How Hong Kong is Leading the Way in Green and Sustainable Finance

Check out this latest post and learn how Hong Kong is setting standards, closing data gaps, raising awareness, and fostering innovation to support the transition to a low-carbon economy. #greenfinance #sustainablefinance #hongkong #climatechange

How Hong Kong is Leading the Way in Green and Sustainable Finance
Photo by Simon Zhu / Unsplash

Did you know that Asia’s carbon emissions account for around half of the global emissions?

That means if we can move Asia onto a more sustainable growth path, it would make a huge difference for the planet.

But how do we do that?
How do we finance the transition to a low-carbon economy in a region that faces a steep trade-off between economic development and sustainability?

That’s where Hong Kong comes in. As an international financial centre and a green finance hub, Hong Kong is well-positioned to harness the power of finance to support Asia’s efforts in tackling climate change.

In this post, we will share with you some of the amazing initiatives Hong Kong is undertaking to enhance its green and sustainable finance ecosystem. You’ll learn how Hong Kong is:

  • Setting clear and consistent standards for sustainability disclosures and green classification
  • Closing data gaps and enhancing the capacity of the financial industry
  • Raising market awareness and leading by example as a responsible investor
  • Fostering public-private partnerships and leveraging technology to scale up transition finance

Whether you’re a financial professional, an environmental advocate, or a curious learner, you’ll find something valuable and inspiring in this post. So read on and discover how Hong Kong is building back greener and helping Asia address climate change.

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One of the key challenges in green and sustainable finance is the lack of common definitions and frameworks. Without them, investors may face confusion, inconsistency, and greenwashing risks.

That’s why Hong Kong is aligning its standards with global best practices. For example, Hong Kong aims to mandate climate-related disclosure across relevant sectors by 2025, following the recommendations of the Task Force on Climate-related Financial Disclosures. Hong Kong is also developing a local green classification framework to align with the Common Ground Taxonomy, which is a global initiative to harmonise green definitions.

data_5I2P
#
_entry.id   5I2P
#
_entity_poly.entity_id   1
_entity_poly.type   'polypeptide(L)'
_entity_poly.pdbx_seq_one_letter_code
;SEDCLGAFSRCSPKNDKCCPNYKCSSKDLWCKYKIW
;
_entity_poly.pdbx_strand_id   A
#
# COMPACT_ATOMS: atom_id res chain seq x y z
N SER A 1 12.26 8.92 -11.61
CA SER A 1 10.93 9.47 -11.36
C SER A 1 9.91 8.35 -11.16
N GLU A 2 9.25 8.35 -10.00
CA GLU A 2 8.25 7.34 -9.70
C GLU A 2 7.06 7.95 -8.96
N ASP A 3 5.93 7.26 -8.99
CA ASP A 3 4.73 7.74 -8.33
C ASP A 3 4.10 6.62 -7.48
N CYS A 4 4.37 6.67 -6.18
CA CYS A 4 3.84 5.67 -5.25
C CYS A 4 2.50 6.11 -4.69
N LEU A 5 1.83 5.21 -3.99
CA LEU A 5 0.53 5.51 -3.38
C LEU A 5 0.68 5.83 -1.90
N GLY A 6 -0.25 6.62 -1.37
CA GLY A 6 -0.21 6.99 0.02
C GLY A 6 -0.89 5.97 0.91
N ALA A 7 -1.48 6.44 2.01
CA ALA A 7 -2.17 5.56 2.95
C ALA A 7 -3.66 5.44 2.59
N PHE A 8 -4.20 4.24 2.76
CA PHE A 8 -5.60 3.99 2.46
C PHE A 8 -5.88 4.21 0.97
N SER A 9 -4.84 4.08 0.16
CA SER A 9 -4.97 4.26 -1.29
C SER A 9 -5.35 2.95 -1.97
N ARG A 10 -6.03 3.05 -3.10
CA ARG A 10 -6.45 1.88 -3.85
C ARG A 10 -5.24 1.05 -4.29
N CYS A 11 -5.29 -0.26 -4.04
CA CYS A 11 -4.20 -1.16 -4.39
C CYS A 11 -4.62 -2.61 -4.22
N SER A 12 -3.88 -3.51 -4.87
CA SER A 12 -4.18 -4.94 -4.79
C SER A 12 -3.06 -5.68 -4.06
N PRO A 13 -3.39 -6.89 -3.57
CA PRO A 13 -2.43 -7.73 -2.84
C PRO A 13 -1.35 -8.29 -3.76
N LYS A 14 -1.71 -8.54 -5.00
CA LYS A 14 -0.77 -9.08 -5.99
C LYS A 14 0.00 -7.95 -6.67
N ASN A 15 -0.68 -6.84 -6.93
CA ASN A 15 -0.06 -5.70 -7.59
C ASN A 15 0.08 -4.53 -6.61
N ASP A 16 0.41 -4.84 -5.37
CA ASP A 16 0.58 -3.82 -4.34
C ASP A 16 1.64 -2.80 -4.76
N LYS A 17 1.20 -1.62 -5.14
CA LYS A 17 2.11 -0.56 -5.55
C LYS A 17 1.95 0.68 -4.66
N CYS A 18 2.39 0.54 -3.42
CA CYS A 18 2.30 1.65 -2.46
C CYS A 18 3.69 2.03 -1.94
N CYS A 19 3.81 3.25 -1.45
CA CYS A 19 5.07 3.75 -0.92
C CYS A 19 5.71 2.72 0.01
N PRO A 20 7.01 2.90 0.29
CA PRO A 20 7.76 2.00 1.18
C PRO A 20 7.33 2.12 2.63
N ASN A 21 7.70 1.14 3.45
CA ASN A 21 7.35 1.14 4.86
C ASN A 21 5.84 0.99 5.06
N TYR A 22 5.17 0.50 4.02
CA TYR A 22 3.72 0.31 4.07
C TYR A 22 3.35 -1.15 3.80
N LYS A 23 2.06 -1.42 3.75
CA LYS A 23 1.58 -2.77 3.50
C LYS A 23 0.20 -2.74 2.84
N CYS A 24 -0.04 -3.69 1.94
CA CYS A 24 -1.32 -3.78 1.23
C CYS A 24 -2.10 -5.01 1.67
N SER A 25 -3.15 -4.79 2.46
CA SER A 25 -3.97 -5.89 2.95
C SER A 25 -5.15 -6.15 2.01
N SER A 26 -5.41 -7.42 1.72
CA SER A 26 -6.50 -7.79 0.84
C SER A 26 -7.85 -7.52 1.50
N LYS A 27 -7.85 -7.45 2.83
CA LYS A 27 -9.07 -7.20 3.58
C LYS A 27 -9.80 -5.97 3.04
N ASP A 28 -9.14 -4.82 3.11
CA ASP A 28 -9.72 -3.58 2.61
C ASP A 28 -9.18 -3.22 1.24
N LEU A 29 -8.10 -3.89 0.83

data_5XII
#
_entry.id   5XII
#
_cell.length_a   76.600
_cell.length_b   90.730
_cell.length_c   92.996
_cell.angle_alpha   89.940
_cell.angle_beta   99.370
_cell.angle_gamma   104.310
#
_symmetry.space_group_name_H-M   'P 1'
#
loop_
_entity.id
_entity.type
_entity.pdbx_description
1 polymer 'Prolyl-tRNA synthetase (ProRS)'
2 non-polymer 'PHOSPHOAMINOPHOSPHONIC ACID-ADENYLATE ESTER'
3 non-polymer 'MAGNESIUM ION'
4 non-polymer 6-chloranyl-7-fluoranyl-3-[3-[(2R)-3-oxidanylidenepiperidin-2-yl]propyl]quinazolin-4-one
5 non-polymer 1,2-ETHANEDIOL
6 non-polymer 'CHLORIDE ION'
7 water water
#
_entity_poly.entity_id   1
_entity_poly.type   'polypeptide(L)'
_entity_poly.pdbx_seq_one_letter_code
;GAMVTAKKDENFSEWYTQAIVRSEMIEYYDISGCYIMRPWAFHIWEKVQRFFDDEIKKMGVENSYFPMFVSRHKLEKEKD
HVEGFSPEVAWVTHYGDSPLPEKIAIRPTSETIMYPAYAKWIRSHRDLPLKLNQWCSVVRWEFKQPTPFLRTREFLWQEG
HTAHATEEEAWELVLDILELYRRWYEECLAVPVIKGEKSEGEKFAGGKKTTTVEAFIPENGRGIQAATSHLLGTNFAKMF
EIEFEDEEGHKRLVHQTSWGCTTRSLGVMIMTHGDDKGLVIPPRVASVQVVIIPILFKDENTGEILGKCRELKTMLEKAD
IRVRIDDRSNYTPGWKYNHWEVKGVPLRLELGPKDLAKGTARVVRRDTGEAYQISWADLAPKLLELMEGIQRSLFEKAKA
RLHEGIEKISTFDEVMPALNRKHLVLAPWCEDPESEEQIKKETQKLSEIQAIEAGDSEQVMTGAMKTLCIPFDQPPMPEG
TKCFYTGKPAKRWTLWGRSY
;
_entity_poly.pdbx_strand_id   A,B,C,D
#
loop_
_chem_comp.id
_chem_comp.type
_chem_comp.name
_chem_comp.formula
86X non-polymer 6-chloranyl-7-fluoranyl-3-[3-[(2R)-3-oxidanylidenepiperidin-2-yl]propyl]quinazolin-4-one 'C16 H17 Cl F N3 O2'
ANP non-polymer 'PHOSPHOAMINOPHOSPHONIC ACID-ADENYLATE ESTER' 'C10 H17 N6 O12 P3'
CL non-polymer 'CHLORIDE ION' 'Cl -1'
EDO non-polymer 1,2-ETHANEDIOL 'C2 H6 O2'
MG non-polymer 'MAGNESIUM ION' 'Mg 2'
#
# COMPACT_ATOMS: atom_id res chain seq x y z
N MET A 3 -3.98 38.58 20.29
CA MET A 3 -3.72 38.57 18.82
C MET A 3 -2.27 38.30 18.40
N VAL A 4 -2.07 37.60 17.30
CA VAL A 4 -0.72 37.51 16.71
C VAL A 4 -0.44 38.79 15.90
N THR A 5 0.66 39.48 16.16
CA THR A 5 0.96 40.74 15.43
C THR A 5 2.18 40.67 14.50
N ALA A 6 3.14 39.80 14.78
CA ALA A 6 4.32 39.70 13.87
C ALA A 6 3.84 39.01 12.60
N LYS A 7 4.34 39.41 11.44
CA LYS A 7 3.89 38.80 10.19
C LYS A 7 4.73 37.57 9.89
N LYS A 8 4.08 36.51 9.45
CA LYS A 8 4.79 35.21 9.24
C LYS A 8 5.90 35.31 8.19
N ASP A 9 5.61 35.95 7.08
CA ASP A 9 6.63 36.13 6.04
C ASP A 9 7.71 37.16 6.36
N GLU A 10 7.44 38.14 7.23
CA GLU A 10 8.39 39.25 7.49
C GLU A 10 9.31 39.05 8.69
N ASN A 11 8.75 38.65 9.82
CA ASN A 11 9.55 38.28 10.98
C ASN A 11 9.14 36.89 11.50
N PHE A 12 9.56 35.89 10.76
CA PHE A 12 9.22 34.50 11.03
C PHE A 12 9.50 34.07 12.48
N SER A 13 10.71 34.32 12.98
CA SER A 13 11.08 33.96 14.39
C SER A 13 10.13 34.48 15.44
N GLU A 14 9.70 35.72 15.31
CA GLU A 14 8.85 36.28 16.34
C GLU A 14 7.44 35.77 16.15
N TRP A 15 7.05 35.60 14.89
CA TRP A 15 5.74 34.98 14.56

By having clear and consistent standards, Hong Kong can enhance comparability and boost investor confidence, which in turn supports the scaling of sustainable finance.

Data and Capacity

Another challenge in green and sustainable finance is the lack of reliable and accessible data. Data are essential for a robust sustainable finance ecosystem, as they form the basis for accurate risk assessment and investment decisions.

To address this challenge, Hong Kong is launching a repository that serves as a centralised source of climate-related data. Hong Kong is also developing a questionnaire to facilitate sustainability reporting for non-listed companies. These efforts aim to provide consistent and comprehensive datasets for the public and the financial industry.

Moreover, Hong Kong is striving to enhance the capacity of the financial industry in green and sustainable finance. Besides locally focused efforts such as the Government’s Pilot Green and Sustainable Finance Capacity Building Support Scheme, Hong Kong is also partnering with various international organisations such as the International Finance Corporation to contribute to the region’s capacity building, knowledge exchange, and best practices.